Slow Beauty Story – Hydrating Elixir C: Jasmine Hibiscus (limited edition)

We are thrilled to bring our limited edition Hydrating Elixir C: Jasmine Hibiscus back this year. Last year, it sold out in less than 24 hours! As anyone who follows us is aware, I do not take sourcing lightly. I have a responsibility to ensure that our ingredients not only support the health of the planet, but also benefit the humans who grow and harvest them.

When we as a society seek for something to be cheaper, whether that be a t-shirt, a new phone or plant material, we have to look at what that does.  Seeking for something to be cheaper puts pressure on the supply chain to actually make the product more cheaply. What does this mean? This can have a trickle down effect which leads to corners cut in environmental protection and ethical labor.

I have zero tolerance for harm to humans and planet. While just buying things that are ‘fair trade’ or ‘sustainable’ might sound on the up and up – unfortunately, it’s not.  Buying from a human supporting another human and omitting large corporations is the safest way to ensure that the product you are purchasing has ‘love in the supply chain’ (Danielle LaPorte).

The story of how Hydrating Elixir C: Jasmine Hibiscus came to be is so connected to who we are as a company, and I’m excited to share this story with you.



My favorite place I’ve ever traveled has to be Hawaii.  There is something so incredibly magical about the dense tropical forests, the warm rhythmic ocean and the dewy floral scented air.  The air there truly does smell like ‘nectar’ to me, stemming from the tropical flowers that dawn the trees and bushes year round.  One of those flowers is Jasmine.

Jasmine is such a tricky plant to work with in skin care because it is so delicate.  The traditional ways in which herbalists work with plants are not appropriate for the fragile Jasmine flower.  So we have to get creative in order to include it in skin care.  Very luckily, about 3 years ago, I stumbled upon a master distiller who has dedicated much of his career to this plant, and capturing its unique scent without the use of harsh chemical solvents.  He went so far as to invent his own distillation equipment that would be well suited to this fragile flower.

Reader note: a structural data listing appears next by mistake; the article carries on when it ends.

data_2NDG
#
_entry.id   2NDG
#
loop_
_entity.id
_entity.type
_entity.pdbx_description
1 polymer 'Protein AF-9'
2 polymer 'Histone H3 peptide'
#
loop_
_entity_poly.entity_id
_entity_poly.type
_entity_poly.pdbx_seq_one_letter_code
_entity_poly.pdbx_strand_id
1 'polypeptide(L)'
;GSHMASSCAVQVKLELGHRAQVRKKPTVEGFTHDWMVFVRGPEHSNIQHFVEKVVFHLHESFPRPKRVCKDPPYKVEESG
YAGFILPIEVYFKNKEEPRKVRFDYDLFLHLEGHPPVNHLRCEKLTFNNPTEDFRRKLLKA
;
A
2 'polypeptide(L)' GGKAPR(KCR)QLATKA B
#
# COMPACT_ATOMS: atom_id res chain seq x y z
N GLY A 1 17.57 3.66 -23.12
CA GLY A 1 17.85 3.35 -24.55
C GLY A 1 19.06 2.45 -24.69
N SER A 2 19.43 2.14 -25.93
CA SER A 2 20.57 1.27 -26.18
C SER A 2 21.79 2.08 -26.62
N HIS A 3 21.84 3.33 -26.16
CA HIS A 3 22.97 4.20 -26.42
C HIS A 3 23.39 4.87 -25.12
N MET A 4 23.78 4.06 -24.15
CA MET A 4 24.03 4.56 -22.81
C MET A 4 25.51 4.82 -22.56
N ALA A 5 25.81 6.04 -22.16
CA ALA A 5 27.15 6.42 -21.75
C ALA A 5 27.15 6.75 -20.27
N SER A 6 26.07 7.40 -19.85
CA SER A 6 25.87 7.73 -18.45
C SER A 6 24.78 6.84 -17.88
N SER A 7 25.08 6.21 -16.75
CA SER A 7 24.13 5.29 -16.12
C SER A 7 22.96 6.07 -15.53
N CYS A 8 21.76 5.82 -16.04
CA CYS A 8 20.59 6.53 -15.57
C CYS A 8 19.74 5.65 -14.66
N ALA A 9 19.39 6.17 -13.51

After about a year and a half of collaborative efforts we were able to secure a small batch of genuine Jasmine Hydrosol.  Now another year and a half later, we are able to share the second batch.  This process defines SLOW BEAUTY.  Jasmine flowers are hand harvested and infused within hours of picking them on the island of Maui.  This intricate labor-of-love takes months and it cannot be rushed.

Jasmine has hydrating, humectant, and strengthening properties for the skin.  And while I almost always value the medicinal properties of a plant over its scent – for me, the medicine of Jasmine IS the scent.  It transports me to Hawaii.  It completely alters the state of my nervous system and resets my spirit.  I hope you have the chance to experience this sensation with me.


I source our Frankincense directly from a small Somalian American family business. The Boswellia trees in Somaliland are considered threatened, and its important that these trees be replanted and replenished by those who harvest from them.

To add to complexity, we can’t stop sourcing from there all together, because the Frankincense trade is a huge part of the Somaliland economy. Our Frankincense supplier ensures Boswellia trees are replanted and that harvesters in Somaliland are paid well – they also return a percentage of their profits to getting clean running water to their remote harvesting communities. This is amazing!

As we contemplate our ‘oneness’, it is essential in my opinion to consider how our products are made and ingredients grown.  Can it really feel good to use a $100 serum that is made of ingredients harvested by hands that are not loved, appreciated and cared for? Lets make sure there is love in all of our supply chains!

When I think of Resins in general, I think of ‘nature’s bandaids’.  Trees that omit resins, release them after being wounded and the resins help them heal.  They are anti-inflammatory, strengthening, and antiseptic.  Frankincense in particular is incredibly brightening and firming.

Gotu Kola

Gotu Kola, to my understanding, originates from India and Ayurvedic medicine.  Referred to as Brahmi in Ayurvedic tradition, this stemmy green leaf is considered good for the brain and supportive to our memory and mental focus. It is considered good for all dosha types and is used spiritually to elevate consciousness.